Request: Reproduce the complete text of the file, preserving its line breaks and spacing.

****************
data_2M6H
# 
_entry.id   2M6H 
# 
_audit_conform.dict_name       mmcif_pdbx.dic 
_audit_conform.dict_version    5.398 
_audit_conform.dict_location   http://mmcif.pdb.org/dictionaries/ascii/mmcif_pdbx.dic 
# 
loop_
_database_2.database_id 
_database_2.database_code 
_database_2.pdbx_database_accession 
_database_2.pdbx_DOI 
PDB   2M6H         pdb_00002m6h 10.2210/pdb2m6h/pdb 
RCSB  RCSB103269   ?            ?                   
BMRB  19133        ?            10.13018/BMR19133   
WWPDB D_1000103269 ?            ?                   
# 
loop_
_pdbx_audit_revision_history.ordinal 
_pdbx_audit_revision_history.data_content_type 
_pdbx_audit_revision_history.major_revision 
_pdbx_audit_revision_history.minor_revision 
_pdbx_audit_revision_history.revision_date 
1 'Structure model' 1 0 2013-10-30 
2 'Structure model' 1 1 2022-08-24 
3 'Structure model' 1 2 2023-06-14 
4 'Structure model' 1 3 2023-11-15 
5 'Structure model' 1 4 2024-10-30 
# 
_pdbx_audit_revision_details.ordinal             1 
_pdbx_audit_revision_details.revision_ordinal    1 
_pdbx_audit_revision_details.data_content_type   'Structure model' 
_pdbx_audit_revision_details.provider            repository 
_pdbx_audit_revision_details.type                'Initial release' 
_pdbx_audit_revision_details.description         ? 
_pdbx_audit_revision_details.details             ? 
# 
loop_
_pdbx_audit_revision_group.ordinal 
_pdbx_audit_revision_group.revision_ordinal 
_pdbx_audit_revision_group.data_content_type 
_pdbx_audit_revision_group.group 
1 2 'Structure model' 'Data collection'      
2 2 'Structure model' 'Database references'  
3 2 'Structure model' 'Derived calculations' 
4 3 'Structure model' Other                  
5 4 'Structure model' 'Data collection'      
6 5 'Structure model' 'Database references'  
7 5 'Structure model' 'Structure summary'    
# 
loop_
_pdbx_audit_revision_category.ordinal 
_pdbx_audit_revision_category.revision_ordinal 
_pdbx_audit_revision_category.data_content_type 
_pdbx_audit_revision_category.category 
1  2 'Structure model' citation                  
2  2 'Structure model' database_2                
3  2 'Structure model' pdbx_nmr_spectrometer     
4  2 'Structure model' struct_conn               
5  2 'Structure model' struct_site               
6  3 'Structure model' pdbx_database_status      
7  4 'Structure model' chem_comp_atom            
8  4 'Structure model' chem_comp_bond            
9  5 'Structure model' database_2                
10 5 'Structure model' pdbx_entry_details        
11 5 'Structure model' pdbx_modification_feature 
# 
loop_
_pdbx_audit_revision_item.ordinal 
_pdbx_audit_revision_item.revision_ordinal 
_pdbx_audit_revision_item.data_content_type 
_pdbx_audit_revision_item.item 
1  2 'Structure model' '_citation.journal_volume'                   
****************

data_2M6H
# 
_entry.id   2M6H 
# 
_audit_conform.dict_name       mmcif_pdbx.dic 
_audit_conform.dict_version    5.398 
_audit_conform.dict_location   http://mmcif.pdb.org/dictionaries/ascii/mmcif_pdbx.dic 
# 
loop_
_database_2.database_id 
_database_2.database_code 
_database_2.pdbx_database_accession 
_database_2.pdbx_DOI 
PDB   2M6H         pdb_00002m6h 10.2210/pdb2m6h/pdb 
RCSB  RCSB103269   ?            ?                   
BMRB  19133        ?            10.13018/BMR19133   
WWPDB D_1000103269 ?            ?                   
# 
loop_
_pdbx_audit_revision_history.ordinal 
_pdbx_audit_revision_history.data_content_type 
_pdbx_audit_revision_history.major_revision 
_pdbx_audit_revision_history.minor_revision 
_pdbx_audit_revision_history.revision_date 
1 'Structure model' 1 0 2013-10-30 
2 'Structure model' 1 1 2022-08-24 
3 'Structure model' 1 2 2023-06-14 
4 'Structure model' 1 3 2023-11-15 
5 'Structure model' 1 4 2024-10-30 
# 
_pdbx_audit_revision_details.ordinal             1 
_pdbx_audit_revision_details.revision_ordinal    1 
_pdbx_audit_revision_details.data_content_type   'Structure model' 
_pdbx_audit_revision_details.provider            repository 
_pdbx_audit_revision_details.type                'Initial release' 
_pdbx_audit_revision_details.description         ? 
_pdbx_audit_revision_details.details             ? 
# 
loop_
_pdbx_audit_revision_group.ordinal 
_pdbx_audit_revision_group.revision_ordinal 
_pdbx_audit_revision_group.data_content_type 
_pdbx_audit_revision_group.group 
1 2 'Structure model' 'Data collection'      
2 2 'Structure model' 'Database references'  
3 2 'Structure model' 'Derived calculations' 
4 3 'Structure model' Other                  
5 4 'Structure model' 'Data collection'      
6 5 'Structure model' 'Database references'  
7 5 'Structure model' 'Structure summary'    
# 
loop_
_pdbx_audit_revision_category.ordinal 
_pdbx_audit_revision_category.revision_ordinal 
_pdbx_audit_revision_category.data_content_type 
_pdbx_audit_revision_category.category 
1  2 'Structure model' citation                  
2  2 'Structure model' database_2                
3  2 'Structure model' pdbx_nmr_spectrometer     
4  2 'Structure model' struct_conn               
5  2 'Structure model' struct_site               
6  3 'Structure model' pdbx_database_status      
7  4 'Structure model' chem_comp_atom            
8  4 'Structure model' chem_comp_bond            
9  5 'Structure model' database_2                
10 5 'Structure model' pdbx_entry_details        
11 5 'Structure model' pdbx_modification_feature 
# 
loop_
_pdbx_audit_revision_item.ordinal 
_pdbx_audit_revision_item.revision_ordinal 
_pdbx_audit_revision_item.data_content_type 
_pdbx_audit_revision_item.item 
1  2 'Structure model' '_citation.journal_volume'                   